Under all the circumstances here disclosed petitioner's conduct in repeatedly borrowing sums of money from his client cannot be condoned. Knowing of her inexperience in business matters and without offering any security therefor, petitioner borrowed from Mrs. Connelly a sum that would be considered sizeable to one in her circumstances. She testified that at the time of each loan petitioner represented that his need for the money was urgent and that he would pay it back in a very short time. As to the loan of $500 in August, 1938, Mrs. Connelly stated that petitioner promised to pay her 7 per cent interest on the $1,000 note and assured her that ‘in less than six months' she would ‘have all that money back’; and that she made the loan under the belief that she was ‘dealing with an honest man.’ At the time she loaned petitioner the $215 she stated that he came to her home and told her that he ‘had to have it right away, for three days'; that she told him she ‘wasn't a rich woman and could not lend him money,’ although she consented to do so when he gave her a post-dated check and repeated his assurance that the loan would be for a few days only. She stated that she held this check for a long time thereafter because she ‘hated to make trouble for him’ but that when she found that she could not reach him by telephone and that he did not answer her letters she wrote him again and stated that she would cash the check if she did not hear from him; and that shortly thereafter he paid her the $215. Mrs. Connelly stated that she also encountered the same difficulty in getting in touch with petitioner when the $1,000 note was not paid after the lapse of considerable time. She testified that when she did eventually see him at his office he treated her in a rude and insulting manner. Petitioner's frequent references in his application to this court to the fact that he charged Mrs. Connelly no fee for his services does not militate against the gravity of his conduct. The sums he received from her in trust and those he borrowed and which are still unpaid are greatly in excess of any reasonable fee that he might have earned had he charged for his services.
The Routt Matter (S. F. No. 17017)
On May 6, 1943, one Routt was convicted of a criminal offense in the United States District Court. On May 12th his wife consulted petitioner as to the advisability of seeking a new trial or of taking an appeal from the judgment. It was agreed between them that petitioner would receive the sum of $50 for making an investigation of the matter and advising Mrs. Routt in the premises. On the following day Mrs. Routt gave petitioner the $50. At the time of these events an appeal had already been taken by the attorney who had represented Routt at the trial. The local committee found, however, that this fact was unknown to Mrs. Routt when she consulted petitioner, and that she did not become aware of it until the institution of these hearings before The State Bar. On the date petitioner received the $50 he examined the file in the federal court action and learned that a notice of appeal had already been filed. Thereafter, according to the findings, petitioner failed to return the $50 to Mrs. Routt and neglected to communicate with her further in connection with the matter.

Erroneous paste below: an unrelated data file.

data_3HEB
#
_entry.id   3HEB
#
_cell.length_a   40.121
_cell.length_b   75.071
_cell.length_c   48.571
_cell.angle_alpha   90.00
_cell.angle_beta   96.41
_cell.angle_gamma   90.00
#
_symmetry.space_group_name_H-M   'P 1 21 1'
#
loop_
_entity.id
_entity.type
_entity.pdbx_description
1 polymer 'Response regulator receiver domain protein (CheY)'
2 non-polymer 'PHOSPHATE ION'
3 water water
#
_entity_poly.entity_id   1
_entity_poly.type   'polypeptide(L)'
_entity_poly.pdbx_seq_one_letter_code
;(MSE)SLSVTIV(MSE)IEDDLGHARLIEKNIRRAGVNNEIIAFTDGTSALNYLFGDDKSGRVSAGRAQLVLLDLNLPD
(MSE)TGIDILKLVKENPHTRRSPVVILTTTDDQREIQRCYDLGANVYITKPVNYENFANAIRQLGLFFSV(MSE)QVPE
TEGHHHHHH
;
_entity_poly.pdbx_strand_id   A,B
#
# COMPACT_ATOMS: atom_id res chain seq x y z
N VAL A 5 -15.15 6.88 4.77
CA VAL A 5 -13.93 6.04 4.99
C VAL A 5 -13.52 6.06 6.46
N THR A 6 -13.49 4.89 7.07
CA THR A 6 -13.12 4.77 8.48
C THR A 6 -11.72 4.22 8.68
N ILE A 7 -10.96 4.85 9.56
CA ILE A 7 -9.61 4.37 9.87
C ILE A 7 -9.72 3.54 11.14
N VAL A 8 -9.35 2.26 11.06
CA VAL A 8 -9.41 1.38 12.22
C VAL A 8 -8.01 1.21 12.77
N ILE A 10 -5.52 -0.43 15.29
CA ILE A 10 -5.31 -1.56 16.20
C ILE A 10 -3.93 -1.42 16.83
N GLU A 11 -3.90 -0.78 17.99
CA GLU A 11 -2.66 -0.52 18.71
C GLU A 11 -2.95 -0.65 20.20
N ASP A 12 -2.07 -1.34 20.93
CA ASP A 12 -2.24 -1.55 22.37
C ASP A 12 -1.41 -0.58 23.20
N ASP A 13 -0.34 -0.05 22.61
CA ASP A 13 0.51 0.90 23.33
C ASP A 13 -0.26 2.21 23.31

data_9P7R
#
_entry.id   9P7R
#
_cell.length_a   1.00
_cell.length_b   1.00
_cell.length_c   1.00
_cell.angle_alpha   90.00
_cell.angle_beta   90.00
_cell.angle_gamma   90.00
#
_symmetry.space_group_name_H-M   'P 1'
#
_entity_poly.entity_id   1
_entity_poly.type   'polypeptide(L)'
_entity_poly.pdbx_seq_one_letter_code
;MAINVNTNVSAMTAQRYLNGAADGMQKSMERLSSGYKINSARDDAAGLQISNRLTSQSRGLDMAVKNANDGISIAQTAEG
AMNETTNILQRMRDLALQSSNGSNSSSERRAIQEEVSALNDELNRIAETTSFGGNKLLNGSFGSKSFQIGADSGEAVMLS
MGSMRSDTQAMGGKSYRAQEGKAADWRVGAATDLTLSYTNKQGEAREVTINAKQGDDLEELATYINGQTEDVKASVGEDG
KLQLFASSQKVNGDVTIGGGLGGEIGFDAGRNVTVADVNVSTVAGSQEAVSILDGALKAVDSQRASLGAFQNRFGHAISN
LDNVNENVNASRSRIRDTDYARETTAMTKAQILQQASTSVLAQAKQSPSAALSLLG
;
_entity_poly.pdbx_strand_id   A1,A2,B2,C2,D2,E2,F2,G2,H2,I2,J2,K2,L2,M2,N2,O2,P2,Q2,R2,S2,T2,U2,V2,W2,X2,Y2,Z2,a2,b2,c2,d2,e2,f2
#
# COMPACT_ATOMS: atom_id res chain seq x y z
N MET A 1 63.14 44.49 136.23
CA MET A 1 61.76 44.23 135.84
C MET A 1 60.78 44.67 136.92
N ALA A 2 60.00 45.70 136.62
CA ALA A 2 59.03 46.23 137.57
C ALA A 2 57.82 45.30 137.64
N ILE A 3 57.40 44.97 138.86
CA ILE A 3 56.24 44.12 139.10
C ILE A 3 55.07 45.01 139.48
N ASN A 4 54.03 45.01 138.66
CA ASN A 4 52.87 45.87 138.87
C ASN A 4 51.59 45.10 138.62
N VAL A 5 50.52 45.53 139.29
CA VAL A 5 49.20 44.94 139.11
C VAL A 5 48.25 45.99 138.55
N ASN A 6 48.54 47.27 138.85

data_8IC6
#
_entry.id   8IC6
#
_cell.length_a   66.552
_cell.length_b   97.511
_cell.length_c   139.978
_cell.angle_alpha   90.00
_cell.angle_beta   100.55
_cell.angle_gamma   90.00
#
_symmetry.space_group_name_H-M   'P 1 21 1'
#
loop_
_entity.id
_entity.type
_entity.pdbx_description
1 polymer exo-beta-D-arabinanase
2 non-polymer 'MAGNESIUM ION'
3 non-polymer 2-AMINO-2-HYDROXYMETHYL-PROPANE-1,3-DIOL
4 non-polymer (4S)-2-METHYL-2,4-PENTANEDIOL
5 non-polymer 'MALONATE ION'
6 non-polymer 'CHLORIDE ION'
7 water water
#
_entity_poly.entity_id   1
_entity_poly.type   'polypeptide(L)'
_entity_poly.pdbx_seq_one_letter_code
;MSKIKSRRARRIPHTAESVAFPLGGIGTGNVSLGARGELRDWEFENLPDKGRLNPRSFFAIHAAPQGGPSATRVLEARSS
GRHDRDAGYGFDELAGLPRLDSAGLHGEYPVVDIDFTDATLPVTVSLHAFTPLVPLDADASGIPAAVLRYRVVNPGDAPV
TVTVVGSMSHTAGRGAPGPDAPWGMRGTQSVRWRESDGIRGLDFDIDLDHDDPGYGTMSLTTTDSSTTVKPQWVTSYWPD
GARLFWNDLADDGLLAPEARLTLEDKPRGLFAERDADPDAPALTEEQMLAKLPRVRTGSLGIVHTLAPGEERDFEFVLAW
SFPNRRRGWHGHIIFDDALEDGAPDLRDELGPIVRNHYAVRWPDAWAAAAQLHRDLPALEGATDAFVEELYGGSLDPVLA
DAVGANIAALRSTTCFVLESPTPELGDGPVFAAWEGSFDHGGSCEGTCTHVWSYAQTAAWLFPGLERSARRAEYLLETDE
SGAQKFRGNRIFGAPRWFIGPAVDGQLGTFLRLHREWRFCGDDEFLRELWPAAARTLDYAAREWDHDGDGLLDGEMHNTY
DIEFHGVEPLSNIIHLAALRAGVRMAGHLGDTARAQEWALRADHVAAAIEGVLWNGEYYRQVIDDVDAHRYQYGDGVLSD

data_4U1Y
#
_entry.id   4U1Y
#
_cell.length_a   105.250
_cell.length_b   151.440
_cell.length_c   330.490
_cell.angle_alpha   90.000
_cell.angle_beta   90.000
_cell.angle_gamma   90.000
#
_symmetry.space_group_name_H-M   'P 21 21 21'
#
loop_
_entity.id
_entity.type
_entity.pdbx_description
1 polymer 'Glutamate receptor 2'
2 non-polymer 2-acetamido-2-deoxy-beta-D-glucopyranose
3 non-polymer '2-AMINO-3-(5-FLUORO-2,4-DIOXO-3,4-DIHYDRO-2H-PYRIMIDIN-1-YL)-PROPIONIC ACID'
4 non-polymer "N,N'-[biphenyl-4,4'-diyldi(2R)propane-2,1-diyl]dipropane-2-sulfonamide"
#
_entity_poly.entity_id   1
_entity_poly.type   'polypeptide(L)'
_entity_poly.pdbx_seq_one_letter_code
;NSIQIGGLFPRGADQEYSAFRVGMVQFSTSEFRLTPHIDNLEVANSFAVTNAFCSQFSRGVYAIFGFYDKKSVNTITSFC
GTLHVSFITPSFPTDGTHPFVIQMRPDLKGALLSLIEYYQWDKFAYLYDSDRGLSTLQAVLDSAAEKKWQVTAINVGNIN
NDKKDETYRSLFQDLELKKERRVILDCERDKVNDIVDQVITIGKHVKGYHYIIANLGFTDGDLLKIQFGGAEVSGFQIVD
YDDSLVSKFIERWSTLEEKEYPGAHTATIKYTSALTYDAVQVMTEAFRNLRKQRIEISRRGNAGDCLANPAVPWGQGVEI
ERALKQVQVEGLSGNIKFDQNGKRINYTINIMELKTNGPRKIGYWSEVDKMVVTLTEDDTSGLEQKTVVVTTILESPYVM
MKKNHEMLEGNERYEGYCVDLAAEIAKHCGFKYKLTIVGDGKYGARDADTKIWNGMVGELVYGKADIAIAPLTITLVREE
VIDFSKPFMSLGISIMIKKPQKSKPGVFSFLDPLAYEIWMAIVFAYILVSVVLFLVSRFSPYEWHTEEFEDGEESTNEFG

Petitioner testified that after he had examined the federal court records and found that an appeal had already been taken he personally typed a letter to Mrs. Routt in which he informed her of that fact and advised her that he would be away for about two weeks but could see her in his office on May 27th. He submitted a purported carbon copy of this letter at the time of these hearings. Petitioner also testified that beginning on about May 22d he was without a secretary and thereafter was in Nevada much of the time, and that in his absence no one was in his office to receive calls from his clients. He stated further that about May 27th one of Mrs. Routt's friends called his office and told him that she had been ill; that he told this person to have Mrs. Routt come in when she recovered from her illness, but that he heard nothing from her until these proceedings were instituted.